I have used this space as well as our Facebook page to chronicle the ongoing problems with municipal takeover of health care. The problems with billing and payments to health care providers has gotten a lot of press lately and Governor Cuomo and his administration are taking some very well deserved lumps for their inept management of the Bureau of Early Intervention.
There is an apparent inability to understand the nexus of their legislative and regulatory fiats with the corresponding impact on service delivery. All we get from our government is statements that the problem lies with private insurers that have failed to pay their share of the program's cost.
Albany intended to share costs, but they do not intend to share responsibility for their actions that contribute to the problem.
What they fail to understand is that when the government burdens a private entity you can count on the fact that there will be push-back from the private entities. Failing to take this into consideration has been a recipe for disaster.
As a stunning example of the push-back from insurance companies, I received a letter from United Healthcare today that announces a new policy for their Medicaid Managed Care lines. Under the new policy effective September 1st 2013, physical/occupational/speech therapy for children under 21 will now require authorization after the 12th visit. Previously, there was no authorization policy for children.
What is interesting is that there can be no benefit limit for children under 21 according to NYS Medicaid rules. Pragmatically, this will serve to further 'gum up' the process of providing ongoing therapy for children who have developmental disabilities and it can cause short term delays and interruptions in service provision.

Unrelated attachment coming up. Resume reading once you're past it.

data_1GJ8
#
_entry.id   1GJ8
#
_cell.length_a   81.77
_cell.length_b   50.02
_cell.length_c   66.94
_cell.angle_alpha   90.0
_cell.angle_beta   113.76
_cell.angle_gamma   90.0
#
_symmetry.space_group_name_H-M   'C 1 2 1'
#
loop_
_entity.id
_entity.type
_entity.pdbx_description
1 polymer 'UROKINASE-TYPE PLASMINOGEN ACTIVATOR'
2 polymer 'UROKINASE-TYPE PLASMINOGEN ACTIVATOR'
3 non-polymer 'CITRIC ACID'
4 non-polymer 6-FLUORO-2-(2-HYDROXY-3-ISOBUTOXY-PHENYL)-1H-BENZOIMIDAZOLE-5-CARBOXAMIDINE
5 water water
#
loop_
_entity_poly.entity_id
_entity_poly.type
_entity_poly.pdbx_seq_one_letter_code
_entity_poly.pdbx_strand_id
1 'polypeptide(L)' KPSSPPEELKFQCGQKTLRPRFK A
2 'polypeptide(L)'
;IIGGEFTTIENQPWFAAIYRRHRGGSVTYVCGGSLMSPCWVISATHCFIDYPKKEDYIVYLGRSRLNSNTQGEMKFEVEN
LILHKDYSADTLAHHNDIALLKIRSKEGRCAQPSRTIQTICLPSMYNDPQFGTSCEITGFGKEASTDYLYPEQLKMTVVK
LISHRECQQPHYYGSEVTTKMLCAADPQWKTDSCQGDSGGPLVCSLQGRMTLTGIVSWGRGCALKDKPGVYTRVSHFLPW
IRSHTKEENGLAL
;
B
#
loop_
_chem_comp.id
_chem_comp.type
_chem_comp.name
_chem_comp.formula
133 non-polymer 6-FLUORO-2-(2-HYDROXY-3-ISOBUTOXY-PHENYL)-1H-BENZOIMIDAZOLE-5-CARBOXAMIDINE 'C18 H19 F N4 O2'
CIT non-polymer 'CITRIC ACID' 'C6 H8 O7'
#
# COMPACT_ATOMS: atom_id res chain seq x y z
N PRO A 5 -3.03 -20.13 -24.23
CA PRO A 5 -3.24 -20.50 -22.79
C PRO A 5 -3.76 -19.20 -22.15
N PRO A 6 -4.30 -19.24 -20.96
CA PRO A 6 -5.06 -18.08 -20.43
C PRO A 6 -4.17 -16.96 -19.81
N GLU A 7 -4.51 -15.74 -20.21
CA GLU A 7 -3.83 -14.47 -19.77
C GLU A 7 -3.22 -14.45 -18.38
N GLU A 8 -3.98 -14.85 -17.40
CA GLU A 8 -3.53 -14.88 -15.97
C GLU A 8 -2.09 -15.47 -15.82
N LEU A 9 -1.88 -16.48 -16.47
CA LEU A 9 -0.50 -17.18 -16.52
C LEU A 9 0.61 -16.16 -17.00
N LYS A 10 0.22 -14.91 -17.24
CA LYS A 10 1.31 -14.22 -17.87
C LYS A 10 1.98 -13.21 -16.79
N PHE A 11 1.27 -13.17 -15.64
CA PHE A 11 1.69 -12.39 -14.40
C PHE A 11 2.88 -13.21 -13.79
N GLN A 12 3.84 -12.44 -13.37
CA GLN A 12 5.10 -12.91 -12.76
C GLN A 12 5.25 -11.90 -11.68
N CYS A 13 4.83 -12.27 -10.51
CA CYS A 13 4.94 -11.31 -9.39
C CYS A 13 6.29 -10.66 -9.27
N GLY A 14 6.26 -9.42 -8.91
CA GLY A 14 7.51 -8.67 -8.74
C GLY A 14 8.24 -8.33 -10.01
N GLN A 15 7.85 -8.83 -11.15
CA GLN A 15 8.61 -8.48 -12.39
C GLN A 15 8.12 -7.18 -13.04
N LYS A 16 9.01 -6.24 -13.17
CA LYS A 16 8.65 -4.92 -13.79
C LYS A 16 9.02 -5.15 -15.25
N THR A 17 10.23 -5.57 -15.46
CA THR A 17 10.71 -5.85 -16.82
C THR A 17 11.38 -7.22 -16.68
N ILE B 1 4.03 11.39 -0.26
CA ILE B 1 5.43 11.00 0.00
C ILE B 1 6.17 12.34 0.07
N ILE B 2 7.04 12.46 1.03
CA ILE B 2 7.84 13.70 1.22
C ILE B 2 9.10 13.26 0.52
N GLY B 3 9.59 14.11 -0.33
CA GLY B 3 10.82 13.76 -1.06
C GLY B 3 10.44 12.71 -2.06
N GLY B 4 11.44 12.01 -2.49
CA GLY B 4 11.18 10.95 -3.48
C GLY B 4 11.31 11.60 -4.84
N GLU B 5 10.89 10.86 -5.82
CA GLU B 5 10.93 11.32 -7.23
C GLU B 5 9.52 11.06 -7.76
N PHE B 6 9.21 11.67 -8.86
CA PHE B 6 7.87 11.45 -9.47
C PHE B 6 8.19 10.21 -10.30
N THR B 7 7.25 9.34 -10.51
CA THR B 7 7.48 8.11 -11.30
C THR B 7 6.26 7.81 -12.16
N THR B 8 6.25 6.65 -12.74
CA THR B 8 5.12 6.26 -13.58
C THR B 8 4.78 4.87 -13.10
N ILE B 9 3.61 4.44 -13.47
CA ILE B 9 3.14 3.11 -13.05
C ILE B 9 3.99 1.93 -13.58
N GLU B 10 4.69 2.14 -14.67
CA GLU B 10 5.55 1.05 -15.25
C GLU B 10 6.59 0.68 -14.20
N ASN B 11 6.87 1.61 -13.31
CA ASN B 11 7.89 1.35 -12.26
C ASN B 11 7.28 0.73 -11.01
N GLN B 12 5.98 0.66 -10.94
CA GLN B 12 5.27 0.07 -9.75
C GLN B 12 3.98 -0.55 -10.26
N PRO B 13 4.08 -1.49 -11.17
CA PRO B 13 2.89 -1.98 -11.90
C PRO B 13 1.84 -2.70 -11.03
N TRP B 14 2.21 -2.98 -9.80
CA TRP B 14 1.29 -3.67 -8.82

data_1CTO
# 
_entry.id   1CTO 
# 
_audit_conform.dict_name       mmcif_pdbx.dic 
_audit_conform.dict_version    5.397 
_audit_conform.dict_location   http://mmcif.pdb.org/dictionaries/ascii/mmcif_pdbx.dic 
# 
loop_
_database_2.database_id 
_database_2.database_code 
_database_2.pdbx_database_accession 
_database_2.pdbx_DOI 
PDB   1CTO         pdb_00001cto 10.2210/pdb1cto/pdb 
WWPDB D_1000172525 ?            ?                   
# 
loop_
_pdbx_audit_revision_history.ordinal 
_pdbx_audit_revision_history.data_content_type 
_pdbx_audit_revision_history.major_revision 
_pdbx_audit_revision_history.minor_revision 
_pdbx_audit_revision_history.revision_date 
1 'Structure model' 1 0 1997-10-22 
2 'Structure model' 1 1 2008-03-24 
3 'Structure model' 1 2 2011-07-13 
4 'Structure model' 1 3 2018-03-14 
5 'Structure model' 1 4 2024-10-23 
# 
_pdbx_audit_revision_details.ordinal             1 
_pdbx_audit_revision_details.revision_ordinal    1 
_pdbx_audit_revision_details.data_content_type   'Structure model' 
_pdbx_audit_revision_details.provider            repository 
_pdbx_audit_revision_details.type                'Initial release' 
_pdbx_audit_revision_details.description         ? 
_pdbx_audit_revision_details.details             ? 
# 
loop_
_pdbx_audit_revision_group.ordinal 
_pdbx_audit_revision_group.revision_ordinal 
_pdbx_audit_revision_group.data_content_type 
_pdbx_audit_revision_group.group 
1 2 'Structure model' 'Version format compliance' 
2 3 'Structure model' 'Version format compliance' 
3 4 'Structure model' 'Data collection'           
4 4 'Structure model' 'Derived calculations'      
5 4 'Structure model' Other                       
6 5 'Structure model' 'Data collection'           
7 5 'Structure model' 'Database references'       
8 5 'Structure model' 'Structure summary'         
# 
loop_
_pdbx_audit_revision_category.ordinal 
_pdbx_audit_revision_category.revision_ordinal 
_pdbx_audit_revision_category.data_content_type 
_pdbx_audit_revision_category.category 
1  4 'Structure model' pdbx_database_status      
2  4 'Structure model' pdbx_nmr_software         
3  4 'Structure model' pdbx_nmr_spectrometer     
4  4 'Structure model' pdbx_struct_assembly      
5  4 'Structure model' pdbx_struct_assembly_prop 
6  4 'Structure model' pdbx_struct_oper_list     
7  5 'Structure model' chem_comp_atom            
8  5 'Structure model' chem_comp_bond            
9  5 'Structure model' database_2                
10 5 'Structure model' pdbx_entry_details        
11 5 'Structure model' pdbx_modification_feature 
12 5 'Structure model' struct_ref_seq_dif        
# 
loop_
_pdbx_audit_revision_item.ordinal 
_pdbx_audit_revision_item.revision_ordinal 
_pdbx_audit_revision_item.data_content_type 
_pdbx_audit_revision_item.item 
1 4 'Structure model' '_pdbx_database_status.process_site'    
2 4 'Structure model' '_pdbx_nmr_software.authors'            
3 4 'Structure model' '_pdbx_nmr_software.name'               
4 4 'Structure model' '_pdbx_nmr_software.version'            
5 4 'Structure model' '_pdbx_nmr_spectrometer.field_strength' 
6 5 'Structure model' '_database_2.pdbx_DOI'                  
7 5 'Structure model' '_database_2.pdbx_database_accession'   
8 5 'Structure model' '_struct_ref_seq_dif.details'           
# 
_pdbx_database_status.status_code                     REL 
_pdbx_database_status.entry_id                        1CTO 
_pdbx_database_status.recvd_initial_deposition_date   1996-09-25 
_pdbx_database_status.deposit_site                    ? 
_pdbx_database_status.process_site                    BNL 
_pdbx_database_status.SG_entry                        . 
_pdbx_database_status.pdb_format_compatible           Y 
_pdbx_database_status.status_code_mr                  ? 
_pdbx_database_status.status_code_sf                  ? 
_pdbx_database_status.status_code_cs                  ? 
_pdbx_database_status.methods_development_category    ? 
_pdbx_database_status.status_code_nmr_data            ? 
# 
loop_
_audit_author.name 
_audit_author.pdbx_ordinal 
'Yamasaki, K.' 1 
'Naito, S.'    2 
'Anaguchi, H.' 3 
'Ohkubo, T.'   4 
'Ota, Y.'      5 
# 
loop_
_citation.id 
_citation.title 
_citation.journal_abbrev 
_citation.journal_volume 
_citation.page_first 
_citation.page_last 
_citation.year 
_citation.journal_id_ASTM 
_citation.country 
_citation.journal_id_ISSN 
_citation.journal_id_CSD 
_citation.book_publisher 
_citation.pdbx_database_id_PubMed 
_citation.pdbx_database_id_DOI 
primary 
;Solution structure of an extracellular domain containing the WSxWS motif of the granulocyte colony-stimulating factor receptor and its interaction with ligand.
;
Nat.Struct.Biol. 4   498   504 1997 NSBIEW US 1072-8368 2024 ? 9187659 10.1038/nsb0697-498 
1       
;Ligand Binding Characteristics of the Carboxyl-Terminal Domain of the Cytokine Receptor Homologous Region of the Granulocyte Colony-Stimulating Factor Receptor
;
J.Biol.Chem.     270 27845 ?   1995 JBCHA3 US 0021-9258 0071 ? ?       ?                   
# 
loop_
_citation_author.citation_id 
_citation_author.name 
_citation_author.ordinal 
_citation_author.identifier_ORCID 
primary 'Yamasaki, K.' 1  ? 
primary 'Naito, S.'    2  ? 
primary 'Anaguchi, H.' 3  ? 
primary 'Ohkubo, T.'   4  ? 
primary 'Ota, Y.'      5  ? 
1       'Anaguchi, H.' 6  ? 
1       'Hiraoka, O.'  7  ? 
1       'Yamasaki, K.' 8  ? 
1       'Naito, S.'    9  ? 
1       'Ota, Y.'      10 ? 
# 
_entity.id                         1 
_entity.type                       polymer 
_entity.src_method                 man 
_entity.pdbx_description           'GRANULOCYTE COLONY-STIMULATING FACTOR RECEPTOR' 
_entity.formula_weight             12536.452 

Maybe United Health Care is hoping no one will notice that their policy contradicts NYS Medicaid regulations? I called their Provider Relations department and they had no knowledge of the new policy that was mailed out to providers. It is possible that they found some new wrinkle in the regulations that they could exploit - I would not be surprised.
Here we have a situation where government created a very liberal benefit that it could not afford, and then mandated cost sharing with private commercial insurance that they did not want to pay for. Rather than create a context of reasonable discussion about what we could or could not afford as a society, now we are stuck with mandates that contribute to a disastrous failure of our health care systems.
Both government and businesses are complex entities, and studying municipal and market forces that impact service delivery is also complex. Despite the complexity, we should still expect to have governmental administrators who understand how these forces interact. When that doesn't happen (as is the norm), we have the problems that we see with the early intervention program.
Government is making up rules and new mandates; the insurance companies are responding in kind. Families who require these services are caught in the middle.
Failure to understand how these forces interact is entirely the fault of government. These are basic issues - so here is a basic lesson for Governor Cuomo and his administration to think about the next time they come up with new rules for the insurance industry: